I want to see a miracle, but I'm afraid there are some people in my family that are going to keep it from happening. These are people that I trust; but I trust God more. I think all we have to do is to believe that God is really going to do what he told us. But there are some who don't think it will happen, that we can't do it.
Isn't that the point? WE can't. THAT'S what makes it a miracle: when GOD does it. I've noticed something lately. (I've been reading Exodus: Moses and the Israelites) When God performs his biggest miracles, it happens right after an act of obedience. The Israelites were camped where God told them to camp, so they were in the right position to get the miracle. God told Moses to stretch out his hand over the sea to divide the waters. Moses did, and the people walked to the other side.
We keep saying we want to see a miracle, but just when God is ready to do it, we say, "We can't." And you know what? WE can't.
Friday, July 27, 2007
I love schedules. I like to know what will happen and when it's going to happen. Summer is when the known schedule is thrown out and replaced with an overwhelming number of smaller schedules: the VBS schedule; the GA camp schedule; the youth camp schedule; the kid's camp schedule; the band camp schedule; the vacation schedule. And all of those have to be woven into work schedules for Mr. & Mrs. H and our eldest.
In a little over a week, school will start and 2 of my children will be back on a schedule that I am involved in: I take them to school; I go to work; I pick them up; we all go home. (Fridays, skip the work part.) My eldest's schedule will no longer involve me on a daily basis. It will intersect mine on selected weekends and holidays. So far, I'm okay with that. But I'm wondering how okay I'll be when that room is empty for a week or 2 or (gulp!) even more.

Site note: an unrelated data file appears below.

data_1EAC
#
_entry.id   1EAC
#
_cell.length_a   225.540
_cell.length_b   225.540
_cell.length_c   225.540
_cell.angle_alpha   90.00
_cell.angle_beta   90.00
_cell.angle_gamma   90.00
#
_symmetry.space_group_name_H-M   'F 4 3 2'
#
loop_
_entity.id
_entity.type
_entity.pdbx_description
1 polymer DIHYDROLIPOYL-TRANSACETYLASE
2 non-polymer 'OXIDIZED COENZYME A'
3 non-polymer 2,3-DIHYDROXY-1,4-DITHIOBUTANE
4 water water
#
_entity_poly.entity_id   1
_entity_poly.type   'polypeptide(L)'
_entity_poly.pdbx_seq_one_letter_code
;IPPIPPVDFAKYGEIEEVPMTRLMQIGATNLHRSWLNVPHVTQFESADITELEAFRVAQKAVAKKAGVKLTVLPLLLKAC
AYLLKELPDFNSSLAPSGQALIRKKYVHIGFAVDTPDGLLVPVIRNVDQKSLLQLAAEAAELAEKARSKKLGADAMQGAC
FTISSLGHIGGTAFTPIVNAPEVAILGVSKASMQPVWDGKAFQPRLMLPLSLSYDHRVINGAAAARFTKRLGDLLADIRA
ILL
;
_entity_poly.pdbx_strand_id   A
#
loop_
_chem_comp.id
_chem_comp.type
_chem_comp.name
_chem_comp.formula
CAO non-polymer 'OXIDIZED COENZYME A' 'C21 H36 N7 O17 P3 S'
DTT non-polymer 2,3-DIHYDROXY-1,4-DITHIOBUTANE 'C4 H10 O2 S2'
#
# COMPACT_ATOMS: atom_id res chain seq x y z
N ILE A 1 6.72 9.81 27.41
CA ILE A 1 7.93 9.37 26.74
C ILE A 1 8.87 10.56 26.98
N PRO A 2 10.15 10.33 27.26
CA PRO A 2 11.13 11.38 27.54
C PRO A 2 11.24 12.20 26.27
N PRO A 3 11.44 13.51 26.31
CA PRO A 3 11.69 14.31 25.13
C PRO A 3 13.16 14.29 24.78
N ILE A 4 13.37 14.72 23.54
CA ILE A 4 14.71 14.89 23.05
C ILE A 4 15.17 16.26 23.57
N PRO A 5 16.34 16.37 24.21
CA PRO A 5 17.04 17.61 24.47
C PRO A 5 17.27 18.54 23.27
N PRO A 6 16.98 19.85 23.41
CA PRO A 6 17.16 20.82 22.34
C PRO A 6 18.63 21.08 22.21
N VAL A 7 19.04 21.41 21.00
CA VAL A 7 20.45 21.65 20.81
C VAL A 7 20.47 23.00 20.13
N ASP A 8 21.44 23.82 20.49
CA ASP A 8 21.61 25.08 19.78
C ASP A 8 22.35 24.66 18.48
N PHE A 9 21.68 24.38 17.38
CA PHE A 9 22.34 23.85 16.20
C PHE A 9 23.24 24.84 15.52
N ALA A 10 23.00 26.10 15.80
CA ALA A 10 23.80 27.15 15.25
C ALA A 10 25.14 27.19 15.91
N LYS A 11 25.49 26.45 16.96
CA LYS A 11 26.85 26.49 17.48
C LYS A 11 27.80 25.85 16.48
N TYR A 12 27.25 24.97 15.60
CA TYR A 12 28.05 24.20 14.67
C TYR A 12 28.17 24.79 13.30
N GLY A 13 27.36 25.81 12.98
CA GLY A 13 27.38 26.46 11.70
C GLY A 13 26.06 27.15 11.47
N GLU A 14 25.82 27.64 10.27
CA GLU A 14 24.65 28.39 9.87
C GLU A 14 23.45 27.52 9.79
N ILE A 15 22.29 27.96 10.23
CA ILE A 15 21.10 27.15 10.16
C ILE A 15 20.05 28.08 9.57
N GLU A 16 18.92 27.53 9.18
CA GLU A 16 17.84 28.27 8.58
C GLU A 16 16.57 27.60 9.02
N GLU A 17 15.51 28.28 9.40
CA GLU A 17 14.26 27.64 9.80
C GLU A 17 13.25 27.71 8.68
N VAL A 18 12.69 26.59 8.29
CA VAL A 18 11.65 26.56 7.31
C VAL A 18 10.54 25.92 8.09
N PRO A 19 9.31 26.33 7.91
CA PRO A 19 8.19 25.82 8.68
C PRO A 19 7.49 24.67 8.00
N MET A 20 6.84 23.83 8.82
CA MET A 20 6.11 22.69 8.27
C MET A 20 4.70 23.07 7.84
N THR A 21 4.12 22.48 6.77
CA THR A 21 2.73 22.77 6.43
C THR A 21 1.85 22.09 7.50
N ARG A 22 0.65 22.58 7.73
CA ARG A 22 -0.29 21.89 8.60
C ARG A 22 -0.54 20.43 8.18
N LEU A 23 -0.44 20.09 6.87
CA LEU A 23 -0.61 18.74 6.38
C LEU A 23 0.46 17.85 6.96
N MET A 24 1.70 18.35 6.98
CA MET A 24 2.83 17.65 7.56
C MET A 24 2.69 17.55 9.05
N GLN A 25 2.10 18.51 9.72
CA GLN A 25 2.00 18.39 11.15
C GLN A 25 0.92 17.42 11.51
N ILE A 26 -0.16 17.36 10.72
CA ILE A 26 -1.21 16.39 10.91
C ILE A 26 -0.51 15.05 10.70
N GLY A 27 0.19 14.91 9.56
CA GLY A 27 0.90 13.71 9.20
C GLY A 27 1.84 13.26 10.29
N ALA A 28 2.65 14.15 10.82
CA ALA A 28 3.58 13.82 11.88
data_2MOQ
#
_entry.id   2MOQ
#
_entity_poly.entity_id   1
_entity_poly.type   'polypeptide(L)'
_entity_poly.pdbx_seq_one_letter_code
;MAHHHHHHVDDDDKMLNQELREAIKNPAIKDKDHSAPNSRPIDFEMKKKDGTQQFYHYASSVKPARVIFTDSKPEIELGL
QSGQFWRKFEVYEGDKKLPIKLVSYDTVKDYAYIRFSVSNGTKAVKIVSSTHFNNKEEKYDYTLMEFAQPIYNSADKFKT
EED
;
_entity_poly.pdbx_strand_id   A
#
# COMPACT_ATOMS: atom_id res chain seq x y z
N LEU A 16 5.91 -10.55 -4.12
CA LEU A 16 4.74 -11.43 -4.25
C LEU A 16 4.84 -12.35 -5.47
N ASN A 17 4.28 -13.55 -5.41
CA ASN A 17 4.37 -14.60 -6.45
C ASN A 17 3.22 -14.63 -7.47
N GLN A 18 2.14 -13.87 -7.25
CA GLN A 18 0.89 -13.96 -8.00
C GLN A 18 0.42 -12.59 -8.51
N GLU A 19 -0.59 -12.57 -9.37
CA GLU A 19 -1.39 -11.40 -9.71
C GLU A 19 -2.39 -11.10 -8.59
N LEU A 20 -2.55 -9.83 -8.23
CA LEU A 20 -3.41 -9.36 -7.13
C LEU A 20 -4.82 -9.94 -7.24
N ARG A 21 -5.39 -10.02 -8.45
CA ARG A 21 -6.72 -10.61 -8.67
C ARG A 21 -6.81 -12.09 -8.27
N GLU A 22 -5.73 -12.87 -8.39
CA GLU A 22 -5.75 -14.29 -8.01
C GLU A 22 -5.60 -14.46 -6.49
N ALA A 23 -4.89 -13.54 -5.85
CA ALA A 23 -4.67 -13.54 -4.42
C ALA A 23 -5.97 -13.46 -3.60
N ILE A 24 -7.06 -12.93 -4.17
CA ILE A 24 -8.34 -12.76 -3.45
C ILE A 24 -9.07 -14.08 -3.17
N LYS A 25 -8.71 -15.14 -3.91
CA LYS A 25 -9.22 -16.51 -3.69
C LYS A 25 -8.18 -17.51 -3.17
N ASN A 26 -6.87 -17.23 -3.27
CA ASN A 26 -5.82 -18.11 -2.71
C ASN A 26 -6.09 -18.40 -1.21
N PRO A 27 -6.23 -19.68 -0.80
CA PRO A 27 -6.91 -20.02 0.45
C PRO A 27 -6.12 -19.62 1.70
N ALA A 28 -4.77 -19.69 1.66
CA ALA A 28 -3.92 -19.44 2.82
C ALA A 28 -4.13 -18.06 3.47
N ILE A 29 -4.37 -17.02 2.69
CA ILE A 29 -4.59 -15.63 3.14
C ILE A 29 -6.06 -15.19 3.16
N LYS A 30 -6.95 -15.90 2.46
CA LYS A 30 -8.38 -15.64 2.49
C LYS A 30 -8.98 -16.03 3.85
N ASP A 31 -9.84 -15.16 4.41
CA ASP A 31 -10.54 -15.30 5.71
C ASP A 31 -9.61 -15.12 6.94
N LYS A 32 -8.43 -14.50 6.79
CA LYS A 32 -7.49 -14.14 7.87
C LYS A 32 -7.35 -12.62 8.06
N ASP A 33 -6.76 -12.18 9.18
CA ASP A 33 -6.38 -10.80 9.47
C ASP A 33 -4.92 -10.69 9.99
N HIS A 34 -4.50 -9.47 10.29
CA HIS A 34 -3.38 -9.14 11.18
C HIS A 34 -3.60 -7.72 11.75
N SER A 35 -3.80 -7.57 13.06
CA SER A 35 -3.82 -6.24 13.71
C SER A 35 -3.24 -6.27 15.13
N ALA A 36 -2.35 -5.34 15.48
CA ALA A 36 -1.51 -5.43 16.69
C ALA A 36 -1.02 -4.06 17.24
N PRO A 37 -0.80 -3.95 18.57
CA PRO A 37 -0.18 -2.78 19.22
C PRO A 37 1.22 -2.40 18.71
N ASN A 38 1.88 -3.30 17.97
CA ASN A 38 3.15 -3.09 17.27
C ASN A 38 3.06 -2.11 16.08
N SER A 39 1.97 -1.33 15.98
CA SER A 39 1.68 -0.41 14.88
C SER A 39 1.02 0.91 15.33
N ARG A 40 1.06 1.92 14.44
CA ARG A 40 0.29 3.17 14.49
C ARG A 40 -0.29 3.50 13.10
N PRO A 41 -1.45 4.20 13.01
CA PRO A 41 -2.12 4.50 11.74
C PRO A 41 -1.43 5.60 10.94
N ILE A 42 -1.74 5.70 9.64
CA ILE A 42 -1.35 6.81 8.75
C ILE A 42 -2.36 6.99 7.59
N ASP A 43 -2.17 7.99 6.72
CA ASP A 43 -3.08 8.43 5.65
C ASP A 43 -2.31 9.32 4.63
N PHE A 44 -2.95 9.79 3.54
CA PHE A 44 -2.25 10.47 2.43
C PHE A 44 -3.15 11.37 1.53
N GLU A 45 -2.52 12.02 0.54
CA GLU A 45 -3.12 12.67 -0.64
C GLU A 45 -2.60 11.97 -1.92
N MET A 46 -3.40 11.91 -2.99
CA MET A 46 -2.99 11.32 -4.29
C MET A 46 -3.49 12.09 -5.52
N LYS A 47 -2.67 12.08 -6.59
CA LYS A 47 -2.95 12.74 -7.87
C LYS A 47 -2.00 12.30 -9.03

Mr. H and I have always maintained that our responsibilty is to raise adults, not children. In essence, that means our goal is to eventually send our kids into the world fully capable of fending for themselves. We give them responsibilities, because that's real life. We let them figure some stuff out for themselves, because that's real life, too. Well, real life is about to make itself known in a whole new way for our family. I hope my schedule is ready for it.
Wednesday, July 25, 2007
Mr. H and I have recently returned from our 25th anniversary trip. It had to be postponed for a couple of months due to our eldest's graduation from high school and all the events that surrounded that. (I don't remember having that many banquets and ceremonies to attend when I graduated, but that was several decades ago!)
Our trip took us through Chattanouga, TN, then on to Asheville, NC. We toured the Biltmore Estate http://www.biltmore.com/; rode the Great Smokey Mountain Railway http://www.gsmr.com/ up the Nantahala River Gorge from Bryson City; and (Mr. H's favorite) rode the Dragon's Tail at Deal's Gap http://www.dealsgap.com/. (I'm not sure where the picture was taken that's on Deal's Gap's homepage, but those mountains definitely look more Rocky than Smokey!)
This picture was supposed to be of the trestle bridge where the train stopped for a photo opportunity, (you can barely see it where the train disappears), but we were in the last car of a long train.
Can you imagine this view from your back porch? Actually, the Biltmore's back porch is a loggia, which I suspect is just a fancy name for porch.
This was our first long motorcycle trip. We had a blast! We bought a comm system so that we could talk to each other. I can't imagine riding for a whole day (the trip home Friday was 600 miles: from 7:30 a.m. eastern time til 8:15 p.m. central time) and only being able to talk when we stopped. A friend of Mr. H's asked if it got old, with nothing to do but talk for that long. My beloved gave his friend a very profound answer: The charms of youth fade quickly, but love resides in the mind. He told his friend that he liked to talk to me before he married me and that hadn't changed. What a wise man the Lord gave me!